After the debacle of keeping him on during the Rabbitohs’ opening fixtures against the Wests Tigers last year, it was also reassuring to see Inglis getting off the field when he felt like it, rather than being forced to stay on and play through discomfort, or acclimatise too quickly to the demands of the footy field after a year on the sidelines. In the interim, the Dragons put down an even more rousing four-pointer than Macdonald’s opening try – a combination of Hunt, Widdop and Matt Dufty that beautifully encapsulated the dialogue between veterans, young guns and new signings that already seems to have made this St. George outfit a force to be reckoned with in 2018.
Running right up into the line, Hunt drew in the Rabbitohs defence before popping the ball across to Widdop, who opted for a short ball to Dufty in turn. From there, the ex-Penshurst player simply burned through the Bunnies, eluding Alex Johnston to slam the Steeden to ground right beneath the posts, setting up Widdop for the easiest conversion of the evening. The synergy between the Dragons spine was incredible here, with Hunt and Widdop seeming to read each other’s minds as if they’d been playing together in the halves for years, and Dufty building off their play like a veteran fullback – and one of the best veteran fullbacks – rather than a young gun who only made his first grade debut recently.
For a while there, it looked as if the Dragons had to be the next to score, thanks to a sustained period of possession and field position that saw them rack up penalty after penalty, and restart after restart, on the South Sydney line, which they assaulted for a good seven minutes or so. Over that period, nearly every player in Dragons colours came close to crashing over, or to assisting another team mate to crash over, culminating with Hunt’s best moment of the game so far – a high kick to the right side of the field that bounced and sat up in just the right place for Jason Nightingale, who slammed it to ground before being dragged into touch by Kennar.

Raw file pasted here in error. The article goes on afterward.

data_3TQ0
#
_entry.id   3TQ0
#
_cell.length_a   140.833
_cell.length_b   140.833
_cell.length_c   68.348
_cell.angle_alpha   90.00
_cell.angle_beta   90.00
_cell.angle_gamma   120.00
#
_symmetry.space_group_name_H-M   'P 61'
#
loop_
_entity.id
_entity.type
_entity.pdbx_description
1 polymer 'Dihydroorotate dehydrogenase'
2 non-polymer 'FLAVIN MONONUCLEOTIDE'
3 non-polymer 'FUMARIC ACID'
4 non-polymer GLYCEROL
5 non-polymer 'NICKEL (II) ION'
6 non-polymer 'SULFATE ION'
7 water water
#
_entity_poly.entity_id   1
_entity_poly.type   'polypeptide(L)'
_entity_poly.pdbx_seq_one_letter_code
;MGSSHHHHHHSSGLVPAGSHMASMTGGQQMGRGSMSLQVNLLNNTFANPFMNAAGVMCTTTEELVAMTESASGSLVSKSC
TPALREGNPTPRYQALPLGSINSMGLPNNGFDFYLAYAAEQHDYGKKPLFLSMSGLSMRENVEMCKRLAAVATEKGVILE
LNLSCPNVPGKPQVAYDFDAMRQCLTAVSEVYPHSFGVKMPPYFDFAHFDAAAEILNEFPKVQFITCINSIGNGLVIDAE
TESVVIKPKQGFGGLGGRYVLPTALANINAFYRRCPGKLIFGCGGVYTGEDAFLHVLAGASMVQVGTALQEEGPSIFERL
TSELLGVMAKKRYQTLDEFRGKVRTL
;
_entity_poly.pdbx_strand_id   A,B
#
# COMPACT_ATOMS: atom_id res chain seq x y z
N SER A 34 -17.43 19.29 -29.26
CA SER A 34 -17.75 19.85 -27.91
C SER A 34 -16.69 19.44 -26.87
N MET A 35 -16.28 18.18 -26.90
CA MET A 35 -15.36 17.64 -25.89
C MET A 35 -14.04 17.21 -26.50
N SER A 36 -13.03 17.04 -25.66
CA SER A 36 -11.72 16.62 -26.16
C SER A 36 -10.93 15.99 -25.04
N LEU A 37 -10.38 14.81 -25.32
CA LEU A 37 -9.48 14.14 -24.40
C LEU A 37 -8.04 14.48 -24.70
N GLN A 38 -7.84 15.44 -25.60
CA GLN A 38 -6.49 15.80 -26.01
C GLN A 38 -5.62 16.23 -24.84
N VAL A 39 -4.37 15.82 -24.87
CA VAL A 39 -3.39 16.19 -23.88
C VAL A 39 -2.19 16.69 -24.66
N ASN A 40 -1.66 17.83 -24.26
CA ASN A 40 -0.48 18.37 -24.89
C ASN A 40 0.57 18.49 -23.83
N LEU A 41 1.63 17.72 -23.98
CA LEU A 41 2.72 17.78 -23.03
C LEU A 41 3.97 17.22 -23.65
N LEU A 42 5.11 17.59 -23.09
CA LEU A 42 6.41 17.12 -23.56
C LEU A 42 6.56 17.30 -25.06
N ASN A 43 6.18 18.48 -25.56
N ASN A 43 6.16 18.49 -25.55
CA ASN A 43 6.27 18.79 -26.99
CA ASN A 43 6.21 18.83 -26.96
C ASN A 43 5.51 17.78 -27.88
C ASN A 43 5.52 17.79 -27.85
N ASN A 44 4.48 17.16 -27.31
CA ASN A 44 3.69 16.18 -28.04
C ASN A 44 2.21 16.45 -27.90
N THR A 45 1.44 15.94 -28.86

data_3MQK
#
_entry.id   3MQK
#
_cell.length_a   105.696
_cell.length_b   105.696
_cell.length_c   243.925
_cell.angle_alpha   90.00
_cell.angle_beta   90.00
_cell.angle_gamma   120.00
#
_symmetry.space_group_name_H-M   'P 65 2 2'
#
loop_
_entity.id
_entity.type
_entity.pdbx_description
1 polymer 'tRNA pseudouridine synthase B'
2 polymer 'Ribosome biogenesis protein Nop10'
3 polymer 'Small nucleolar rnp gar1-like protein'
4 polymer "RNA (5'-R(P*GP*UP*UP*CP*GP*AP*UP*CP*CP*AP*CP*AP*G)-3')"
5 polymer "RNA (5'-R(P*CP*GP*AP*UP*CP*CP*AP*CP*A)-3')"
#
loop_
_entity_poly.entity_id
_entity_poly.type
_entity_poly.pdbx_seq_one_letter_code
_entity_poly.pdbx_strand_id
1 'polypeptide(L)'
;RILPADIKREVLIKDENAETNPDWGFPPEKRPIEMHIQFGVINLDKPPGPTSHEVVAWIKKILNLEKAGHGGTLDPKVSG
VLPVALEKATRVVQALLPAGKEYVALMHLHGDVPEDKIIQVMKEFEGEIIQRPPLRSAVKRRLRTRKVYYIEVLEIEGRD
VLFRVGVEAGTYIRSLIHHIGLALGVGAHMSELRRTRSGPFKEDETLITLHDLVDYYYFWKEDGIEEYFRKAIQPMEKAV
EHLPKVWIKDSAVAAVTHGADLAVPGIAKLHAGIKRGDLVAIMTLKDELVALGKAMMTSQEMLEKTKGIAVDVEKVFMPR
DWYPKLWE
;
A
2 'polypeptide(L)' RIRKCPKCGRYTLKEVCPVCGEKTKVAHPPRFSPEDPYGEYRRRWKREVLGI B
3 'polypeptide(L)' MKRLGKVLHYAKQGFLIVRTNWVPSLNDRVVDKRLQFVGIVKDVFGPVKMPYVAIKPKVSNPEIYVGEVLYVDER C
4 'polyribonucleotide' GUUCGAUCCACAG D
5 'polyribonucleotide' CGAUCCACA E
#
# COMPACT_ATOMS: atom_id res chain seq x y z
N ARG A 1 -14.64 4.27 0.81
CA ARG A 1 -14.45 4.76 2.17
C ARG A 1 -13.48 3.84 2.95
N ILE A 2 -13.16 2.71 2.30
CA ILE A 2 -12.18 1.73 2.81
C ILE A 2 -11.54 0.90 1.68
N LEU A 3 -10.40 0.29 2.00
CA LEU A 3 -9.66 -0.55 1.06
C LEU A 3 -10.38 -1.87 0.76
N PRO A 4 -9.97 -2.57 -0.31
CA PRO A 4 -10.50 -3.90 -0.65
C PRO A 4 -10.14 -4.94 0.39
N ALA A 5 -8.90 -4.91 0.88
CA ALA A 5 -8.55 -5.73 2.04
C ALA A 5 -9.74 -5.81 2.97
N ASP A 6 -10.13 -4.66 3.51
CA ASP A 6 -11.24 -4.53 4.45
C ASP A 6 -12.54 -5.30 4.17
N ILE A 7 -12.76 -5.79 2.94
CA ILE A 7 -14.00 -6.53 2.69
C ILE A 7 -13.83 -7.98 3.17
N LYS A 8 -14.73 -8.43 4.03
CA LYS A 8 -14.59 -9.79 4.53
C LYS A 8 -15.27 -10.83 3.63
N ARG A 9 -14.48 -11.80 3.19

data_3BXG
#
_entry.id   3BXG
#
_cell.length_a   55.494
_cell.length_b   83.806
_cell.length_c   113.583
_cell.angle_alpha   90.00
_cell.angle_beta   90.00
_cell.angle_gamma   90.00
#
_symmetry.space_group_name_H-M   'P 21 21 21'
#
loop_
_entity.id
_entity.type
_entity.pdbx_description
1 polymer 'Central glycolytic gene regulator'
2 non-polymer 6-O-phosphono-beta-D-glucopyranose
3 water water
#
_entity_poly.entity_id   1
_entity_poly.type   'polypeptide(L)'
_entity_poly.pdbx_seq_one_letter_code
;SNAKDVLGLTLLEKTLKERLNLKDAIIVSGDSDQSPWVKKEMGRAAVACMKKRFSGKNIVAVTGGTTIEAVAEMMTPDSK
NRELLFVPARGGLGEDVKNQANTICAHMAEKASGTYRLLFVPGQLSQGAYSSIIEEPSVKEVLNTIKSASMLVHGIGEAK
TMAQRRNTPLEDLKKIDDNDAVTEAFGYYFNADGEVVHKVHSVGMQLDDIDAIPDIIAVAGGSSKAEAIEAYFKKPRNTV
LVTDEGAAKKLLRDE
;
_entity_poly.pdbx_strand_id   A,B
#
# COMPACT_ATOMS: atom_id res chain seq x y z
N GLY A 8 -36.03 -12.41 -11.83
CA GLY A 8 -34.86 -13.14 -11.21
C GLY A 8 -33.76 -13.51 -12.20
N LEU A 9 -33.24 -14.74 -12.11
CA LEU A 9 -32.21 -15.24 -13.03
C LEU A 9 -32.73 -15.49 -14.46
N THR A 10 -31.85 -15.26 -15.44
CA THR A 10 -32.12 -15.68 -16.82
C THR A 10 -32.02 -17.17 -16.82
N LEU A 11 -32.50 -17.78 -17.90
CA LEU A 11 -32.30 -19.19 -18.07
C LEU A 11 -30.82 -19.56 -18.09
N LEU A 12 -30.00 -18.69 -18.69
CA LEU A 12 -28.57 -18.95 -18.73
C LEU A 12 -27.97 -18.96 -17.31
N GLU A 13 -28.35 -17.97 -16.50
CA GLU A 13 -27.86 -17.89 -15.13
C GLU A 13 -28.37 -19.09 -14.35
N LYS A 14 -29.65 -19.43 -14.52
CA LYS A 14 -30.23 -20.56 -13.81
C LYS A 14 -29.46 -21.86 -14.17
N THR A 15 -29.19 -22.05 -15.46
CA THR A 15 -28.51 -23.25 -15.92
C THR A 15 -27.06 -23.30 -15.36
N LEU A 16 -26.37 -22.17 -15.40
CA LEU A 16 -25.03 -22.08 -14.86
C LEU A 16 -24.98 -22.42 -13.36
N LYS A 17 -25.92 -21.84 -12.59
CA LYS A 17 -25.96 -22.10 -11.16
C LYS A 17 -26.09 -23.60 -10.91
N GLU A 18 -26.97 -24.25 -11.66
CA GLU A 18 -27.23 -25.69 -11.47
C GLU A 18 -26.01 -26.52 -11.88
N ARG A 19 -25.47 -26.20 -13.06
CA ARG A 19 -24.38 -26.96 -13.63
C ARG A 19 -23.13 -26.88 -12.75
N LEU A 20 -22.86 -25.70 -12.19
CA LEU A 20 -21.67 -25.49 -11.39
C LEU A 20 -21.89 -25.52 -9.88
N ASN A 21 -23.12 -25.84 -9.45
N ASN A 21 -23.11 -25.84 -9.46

At least, that’s how it seemed at first, with the replay footage showing that the wiry winger had actually reached out a hand to steady himself in the midst of twisting to the ground, and had copped a bit of the chalk in the process. That kind of let-off can be massively cathartic for the opposing team, and the Bunnies expressed their relief immediately, with Damien Cook dummying briefly before slicing through the defence to run the length of the field, coming to ground just short of the line but flicking the ball over to Douiehi rapidly enough for the young half to continue his incredible momentum and bring it to earth under the pressure of a massive tackle from Tyson Frizell.
It would be hard to think of a better argument for Cook as full-time Rabbitohs rake, or a more powerful contrast to the Dragons’ slow build over the previous seven or eight minutes, and while Doueihi may not have added the extras, this was yet another one of those linkups between a young gun and veteran player that can make a trial match so galvanising to watch.
So cathartic had the let-off from the Dragons been – and the way that Cook had taken advantage of it – that it almost felt as if the Bunnies had to coast further on it. Sure enough, Cody Walker replicated Cook’s mad run a couple of minutes later, showcasing some astonishing footwork to dodge away from the first couple of tackles headed his way, but ultimately only making it as far as the twenty before the St. George defence got to him. From there, the Bunnies might have made it, or at least gained a goal line dropout to consolidate their momentum, only for Hunt to showcase some terrific speed and strength to get the Steeden back into the field of play at the eleventh hour.